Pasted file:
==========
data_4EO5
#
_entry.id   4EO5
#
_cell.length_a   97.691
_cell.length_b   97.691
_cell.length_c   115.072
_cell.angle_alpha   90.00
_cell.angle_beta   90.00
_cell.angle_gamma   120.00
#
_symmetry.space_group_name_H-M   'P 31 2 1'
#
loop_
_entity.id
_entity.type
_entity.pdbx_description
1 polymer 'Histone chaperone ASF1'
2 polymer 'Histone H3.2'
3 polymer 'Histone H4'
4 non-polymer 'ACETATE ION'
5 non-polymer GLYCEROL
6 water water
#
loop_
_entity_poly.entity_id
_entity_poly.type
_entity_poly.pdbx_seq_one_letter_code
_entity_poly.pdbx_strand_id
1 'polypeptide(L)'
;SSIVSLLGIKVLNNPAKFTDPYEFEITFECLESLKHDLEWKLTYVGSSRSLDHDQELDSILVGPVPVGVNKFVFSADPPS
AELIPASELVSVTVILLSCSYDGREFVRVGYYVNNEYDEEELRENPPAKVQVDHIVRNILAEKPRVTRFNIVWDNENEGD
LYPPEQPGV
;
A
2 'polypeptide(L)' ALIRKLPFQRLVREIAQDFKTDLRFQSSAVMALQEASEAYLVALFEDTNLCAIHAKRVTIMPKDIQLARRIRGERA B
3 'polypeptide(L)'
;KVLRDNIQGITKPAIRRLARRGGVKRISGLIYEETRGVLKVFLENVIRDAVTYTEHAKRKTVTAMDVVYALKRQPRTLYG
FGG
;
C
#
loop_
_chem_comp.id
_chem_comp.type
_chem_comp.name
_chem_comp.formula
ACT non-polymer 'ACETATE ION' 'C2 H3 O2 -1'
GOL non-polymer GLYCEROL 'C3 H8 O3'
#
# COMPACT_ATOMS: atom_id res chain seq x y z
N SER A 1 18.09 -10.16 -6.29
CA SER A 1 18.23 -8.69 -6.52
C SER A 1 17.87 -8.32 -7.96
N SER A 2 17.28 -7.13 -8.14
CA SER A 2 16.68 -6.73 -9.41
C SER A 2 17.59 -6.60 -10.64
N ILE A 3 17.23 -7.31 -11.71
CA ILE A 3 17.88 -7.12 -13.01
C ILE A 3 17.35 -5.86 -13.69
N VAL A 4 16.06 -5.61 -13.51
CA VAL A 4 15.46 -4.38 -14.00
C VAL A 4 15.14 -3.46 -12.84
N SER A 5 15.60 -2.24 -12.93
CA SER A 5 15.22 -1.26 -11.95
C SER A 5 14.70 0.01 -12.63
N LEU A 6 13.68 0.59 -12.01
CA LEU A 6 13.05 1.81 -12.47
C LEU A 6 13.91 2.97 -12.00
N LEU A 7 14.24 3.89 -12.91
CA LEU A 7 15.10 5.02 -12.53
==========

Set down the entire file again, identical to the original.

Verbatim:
data_4EO5
#
_entry.id   4EO5
#
_cell.length_a   97.691
_cell.length_b   97.691
_cell.length_c   115.072
_cell.angle_alpha   90.00
_cell.angle_beta   90.00
_cell.angle_gamma   120.00
#
_symmetry.space_group_name_H-M   'P 31 2 1'
#
loop_
_entity.id
_entity.type
_entity.pdbx_description
1 polymer 'Histone chaperone ASF1'
2 polymer 'Histone H3.2'
3 polymer 'Histone H4'
4 non-polymer 'ACETATE ION'
5 non-polymer GLYCEROL
6 water water
#
loop_
_entity_poly.entity_id
_entity_poly.type
_entity_poly.pdbx_seq_one_letter_code
_entity_poly.pdbx_strand_id
1 'polypeptide(L)'
;SSIVSLLGIKVLNNPAKFTDPYEFEITFECLESLKHDLEWKLTYVGSSRSLDHDQELDSILVGPVPVGVNKFVFSADPPS
AELIPASELVSVTVILLSCSYDGREFVRVGYYVNNEYDEEELRENPPAKVQVDHIVRNILAEKPRVTRFNIVWDNENEGD
LYPPEQPGV
;
A
2 'polypeptide(L)' ALIRKLPFQRLVREIAQDFKTDLRFQSSAVMALQEASEAYLVALFEDTNLCAIHAKRVTIMPKDIQLARRIRGERA B
3 'polypeptide(L)'
;KVLRDNIQGITKPAIRRLARRGGVKRISGLIYEETRGVLKVFLENVIRDAVTYTEHAKRKTVTAMDVVYALKRQPRTLYG
FGG
;
C
#
loop_
_chem_comp.id
_chem_comp.type
_chem_comp.name
_chem_comp.formula
ACT non-polymer 'ACETATE ION' 'C2 H3 O2 -1'
GOL non-polymer GLYCEROL 'C3 H8 O3'
#
# COMPACT_ATOMS: atom_id res chain seq x y z
N SER A 1 18.09 -10.16 -6.29
CA SER A 1 18.23 -8.69 -6.52
C SER A 1 17.87 -8.32 -7.96
N SER A 2 17.28 -7.13 -8.14
CA SER A 2 16.68 -6.73 -9.41
C SER A 2 17.59 -6.60 -10.64
N ILE A 3 17.23 -7.31 -11.71
CA ILE A 3 17.88 -7.12 -13.01
C ILE A 3 17.35 -5.86 -13.69
N VAL A 4 16.06 -5.61 -13.51
CA VAL A 4 15.46 -4.38 -14.00
C VAL A 4 15.14 -3.46 -12.84
N SER A 5 15.60 -2.24 -12.93
CA SER A 5 15.22 -1.26 -11.95
C SER A 5 14.70 0.01 -12.63
N LEU A 6 13.68 0.59 -12.01
CA LEU A 6 13.05 1.81 -12.47
C LEU A 6 13.91 2.97 -12.00
N LEU A 7 14.24 3.89 -12.91
CA LEU A 7 15.10 5.02 -12.53